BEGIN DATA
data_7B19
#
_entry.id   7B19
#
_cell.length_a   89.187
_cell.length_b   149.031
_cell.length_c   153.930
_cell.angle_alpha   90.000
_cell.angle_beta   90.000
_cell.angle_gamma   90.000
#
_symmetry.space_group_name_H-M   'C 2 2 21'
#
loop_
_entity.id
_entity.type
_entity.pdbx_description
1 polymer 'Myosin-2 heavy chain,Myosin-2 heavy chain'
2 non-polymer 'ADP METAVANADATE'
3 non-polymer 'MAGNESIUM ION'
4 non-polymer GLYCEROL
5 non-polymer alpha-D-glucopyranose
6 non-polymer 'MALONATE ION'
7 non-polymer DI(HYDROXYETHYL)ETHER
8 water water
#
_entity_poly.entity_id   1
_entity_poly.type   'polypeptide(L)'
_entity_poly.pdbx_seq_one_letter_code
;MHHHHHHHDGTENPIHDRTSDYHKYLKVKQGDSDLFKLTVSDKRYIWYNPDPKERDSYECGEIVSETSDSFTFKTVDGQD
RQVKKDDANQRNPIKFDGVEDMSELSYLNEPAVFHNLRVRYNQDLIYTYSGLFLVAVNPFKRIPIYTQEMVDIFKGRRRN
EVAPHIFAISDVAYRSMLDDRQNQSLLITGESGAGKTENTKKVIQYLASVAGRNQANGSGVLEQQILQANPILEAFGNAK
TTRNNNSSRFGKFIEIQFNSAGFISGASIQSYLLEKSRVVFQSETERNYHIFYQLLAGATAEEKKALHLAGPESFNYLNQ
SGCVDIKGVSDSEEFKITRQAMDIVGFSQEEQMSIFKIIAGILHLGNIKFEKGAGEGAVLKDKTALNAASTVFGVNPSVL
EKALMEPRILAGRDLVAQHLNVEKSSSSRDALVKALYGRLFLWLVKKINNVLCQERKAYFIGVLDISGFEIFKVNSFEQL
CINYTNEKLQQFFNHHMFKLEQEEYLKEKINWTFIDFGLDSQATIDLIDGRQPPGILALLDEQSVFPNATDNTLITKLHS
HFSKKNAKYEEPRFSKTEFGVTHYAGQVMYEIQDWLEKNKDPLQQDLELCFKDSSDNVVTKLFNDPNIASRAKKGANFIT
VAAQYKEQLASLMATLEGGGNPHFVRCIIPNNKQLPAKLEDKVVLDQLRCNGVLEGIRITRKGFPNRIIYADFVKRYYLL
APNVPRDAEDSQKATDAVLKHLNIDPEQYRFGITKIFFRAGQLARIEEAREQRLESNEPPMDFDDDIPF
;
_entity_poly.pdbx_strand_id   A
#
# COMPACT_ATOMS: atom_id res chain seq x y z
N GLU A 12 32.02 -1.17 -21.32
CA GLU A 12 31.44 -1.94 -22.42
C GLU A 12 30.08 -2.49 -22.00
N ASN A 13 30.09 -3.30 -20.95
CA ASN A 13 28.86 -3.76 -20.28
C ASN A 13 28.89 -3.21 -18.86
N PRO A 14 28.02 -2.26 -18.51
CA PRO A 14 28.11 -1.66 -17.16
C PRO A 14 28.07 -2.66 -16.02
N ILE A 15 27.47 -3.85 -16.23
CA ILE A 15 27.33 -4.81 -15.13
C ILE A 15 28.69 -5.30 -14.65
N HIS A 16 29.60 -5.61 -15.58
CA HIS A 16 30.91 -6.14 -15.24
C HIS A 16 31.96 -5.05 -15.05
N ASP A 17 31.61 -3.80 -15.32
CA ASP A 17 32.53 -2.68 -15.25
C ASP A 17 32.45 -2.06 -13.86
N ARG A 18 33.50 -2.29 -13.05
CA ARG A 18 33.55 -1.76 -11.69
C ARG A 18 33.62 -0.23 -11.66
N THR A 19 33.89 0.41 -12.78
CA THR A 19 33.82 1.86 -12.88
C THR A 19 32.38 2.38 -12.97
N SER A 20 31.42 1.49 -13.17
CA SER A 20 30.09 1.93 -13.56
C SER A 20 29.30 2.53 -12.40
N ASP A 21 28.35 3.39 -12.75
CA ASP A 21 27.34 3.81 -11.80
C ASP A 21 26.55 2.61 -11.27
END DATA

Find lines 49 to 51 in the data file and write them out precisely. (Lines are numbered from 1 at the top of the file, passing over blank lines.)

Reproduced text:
C ASN A 13 28.89 -3.21 -18.86
N PRO A 14 28.02 -2.26 -18.51
CA PRO A 14 28.11 -1.66 -17.16